Where or not you've seen the statistics, you've probably figured out that personal Internet usage at work is one of the leading ways folks waste time on the clock. What you probably didn't know is being told not to use the Internet for personal use can also lead to poor performance and wasted resources.
This makes a lot of sense, considering that exerting willpower to delay gratification has been proven to have a negative impact on what you're doing in the present. Still, most employers probably aren't considering this fact when they create such directives.
Researchers asked 60 subjects to watch a video in which eight people passed around balls of various colors. The subjects were then asked to count the number of times a specific ball was passed about. They received some dough for getting the answers right, and they got a little less cash (but cash nonetheless) for being close.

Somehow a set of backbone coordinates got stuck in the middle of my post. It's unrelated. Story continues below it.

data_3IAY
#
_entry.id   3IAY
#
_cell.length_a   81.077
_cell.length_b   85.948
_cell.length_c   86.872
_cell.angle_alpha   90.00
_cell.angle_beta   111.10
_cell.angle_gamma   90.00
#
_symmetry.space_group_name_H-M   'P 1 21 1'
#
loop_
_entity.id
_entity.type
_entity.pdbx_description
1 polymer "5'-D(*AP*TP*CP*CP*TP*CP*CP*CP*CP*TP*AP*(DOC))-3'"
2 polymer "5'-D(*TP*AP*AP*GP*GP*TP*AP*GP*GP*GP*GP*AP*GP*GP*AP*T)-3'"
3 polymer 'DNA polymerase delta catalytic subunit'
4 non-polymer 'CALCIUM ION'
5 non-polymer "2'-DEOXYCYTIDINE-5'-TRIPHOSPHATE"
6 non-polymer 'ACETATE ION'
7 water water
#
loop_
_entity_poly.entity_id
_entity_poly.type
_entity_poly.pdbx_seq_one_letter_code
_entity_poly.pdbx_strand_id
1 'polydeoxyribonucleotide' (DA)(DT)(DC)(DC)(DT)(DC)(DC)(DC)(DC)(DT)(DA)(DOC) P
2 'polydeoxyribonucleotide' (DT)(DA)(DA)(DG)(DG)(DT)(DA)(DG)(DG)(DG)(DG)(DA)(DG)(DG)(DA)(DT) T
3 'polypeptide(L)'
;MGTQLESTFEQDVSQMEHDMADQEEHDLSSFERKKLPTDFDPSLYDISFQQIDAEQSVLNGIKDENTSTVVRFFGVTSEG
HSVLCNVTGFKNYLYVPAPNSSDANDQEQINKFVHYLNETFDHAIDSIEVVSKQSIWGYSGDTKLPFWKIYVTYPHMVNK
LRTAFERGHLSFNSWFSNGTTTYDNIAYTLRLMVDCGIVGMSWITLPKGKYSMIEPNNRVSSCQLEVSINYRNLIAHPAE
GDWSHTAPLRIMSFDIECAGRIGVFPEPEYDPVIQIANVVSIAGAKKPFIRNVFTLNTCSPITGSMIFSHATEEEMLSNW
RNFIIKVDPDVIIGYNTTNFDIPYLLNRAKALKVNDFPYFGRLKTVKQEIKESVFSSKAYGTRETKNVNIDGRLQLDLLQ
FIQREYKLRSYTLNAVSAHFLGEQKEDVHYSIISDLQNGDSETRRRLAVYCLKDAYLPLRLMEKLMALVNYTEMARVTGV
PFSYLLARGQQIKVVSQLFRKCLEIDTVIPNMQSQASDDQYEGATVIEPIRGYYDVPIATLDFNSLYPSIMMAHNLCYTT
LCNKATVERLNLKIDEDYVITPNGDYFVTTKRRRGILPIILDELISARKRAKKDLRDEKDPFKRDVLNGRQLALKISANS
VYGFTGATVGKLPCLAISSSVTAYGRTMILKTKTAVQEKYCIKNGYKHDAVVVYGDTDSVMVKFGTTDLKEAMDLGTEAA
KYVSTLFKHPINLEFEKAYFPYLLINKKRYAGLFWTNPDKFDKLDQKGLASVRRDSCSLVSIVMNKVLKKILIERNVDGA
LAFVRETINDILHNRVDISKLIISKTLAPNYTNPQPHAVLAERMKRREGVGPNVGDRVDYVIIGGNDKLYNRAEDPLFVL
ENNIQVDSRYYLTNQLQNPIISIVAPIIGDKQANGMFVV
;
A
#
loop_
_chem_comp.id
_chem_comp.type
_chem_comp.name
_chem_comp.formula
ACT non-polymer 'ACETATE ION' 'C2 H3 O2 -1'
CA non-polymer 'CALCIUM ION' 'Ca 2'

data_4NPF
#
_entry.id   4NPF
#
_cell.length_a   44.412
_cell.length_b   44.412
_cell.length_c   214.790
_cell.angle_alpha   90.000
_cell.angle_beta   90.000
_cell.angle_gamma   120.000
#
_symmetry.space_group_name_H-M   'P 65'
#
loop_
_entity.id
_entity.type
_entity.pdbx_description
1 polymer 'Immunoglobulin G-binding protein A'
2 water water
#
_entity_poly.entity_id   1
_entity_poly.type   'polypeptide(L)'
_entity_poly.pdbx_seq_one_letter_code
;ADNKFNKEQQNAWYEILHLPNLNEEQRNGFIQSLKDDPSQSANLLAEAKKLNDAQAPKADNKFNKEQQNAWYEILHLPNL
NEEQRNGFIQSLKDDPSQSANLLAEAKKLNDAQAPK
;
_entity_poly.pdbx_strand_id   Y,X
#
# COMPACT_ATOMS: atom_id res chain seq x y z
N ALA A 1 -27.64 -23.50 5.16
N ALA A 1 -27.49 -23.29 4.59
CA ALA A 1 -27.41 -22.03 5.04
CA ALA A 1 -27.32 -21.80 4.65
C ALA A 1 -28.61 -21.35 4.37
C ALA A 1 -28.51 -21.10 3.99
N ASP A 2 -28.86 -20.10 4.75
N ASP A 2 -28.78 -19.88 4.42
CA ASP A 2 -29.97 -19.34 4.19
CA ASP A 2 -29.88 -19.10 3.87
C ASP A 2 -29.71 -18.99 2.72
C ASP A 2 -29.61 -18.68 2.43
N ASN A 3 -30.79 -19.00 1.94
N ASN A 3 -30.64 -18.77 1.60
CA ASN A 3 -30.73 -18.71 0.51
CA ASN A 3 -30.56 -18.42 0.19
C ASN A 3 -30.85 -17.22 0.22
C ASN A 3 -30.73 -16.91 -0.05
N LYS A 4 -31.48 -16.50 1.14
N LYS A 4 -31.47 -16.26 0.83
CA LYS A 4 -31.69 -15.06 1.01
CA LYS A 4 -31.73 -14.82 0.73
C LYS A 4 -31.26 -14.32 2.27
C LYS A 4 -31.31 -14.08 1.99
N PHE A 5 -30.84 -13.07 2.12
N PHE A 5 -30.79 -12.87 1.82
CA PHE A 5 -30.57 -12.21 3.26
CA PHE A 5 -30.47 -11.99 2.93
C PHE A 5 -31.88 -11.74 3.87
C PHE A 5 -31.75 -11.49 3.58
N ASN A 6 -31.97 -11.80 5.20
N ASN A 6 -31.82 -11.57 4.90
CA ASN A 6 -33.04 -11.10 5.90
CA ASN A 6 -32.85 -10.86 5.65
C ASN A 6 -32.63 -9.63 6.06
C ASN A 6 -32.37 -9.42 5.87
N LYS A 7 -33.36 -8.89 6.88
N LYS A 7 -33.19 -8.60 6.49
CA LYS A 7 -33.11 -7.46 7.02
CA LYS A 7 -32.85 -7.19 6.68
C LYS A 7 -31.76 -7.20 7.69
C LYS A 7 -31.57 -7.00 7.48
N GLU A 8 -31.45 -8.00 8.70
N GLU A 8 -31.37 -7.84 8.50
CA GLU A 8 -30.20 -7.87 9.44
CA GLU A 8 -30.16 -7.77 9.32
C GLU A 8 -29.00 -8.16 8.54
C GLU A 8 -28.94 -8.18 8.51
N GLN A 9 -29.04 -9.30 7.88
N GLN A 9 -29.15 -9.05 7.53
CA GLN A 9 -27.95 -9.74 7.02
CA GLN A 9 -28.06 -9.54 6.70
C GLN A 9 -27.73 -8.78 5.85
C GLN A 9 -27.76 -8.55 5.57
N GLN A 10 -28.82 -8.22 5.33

After doing this three times, the subjects were split into two groups. The lucky group got to watch a funny video for ten minutes. The other group were given a screen with a button to start the same video, but they were asked not to push it. They could, though, hear the first group enjoying the video.
After this, there were more counting tasks. Those who were asked not to watch the video makes mistakes three times larger than those who got to watch it sans directive.
Which leaves an interesting issue for employers: do you let your team use the Internet willy-nilly, do you limit it to small breaks or do you just take it away completely (if that's realistic) to kill temptation?
Via Phys Org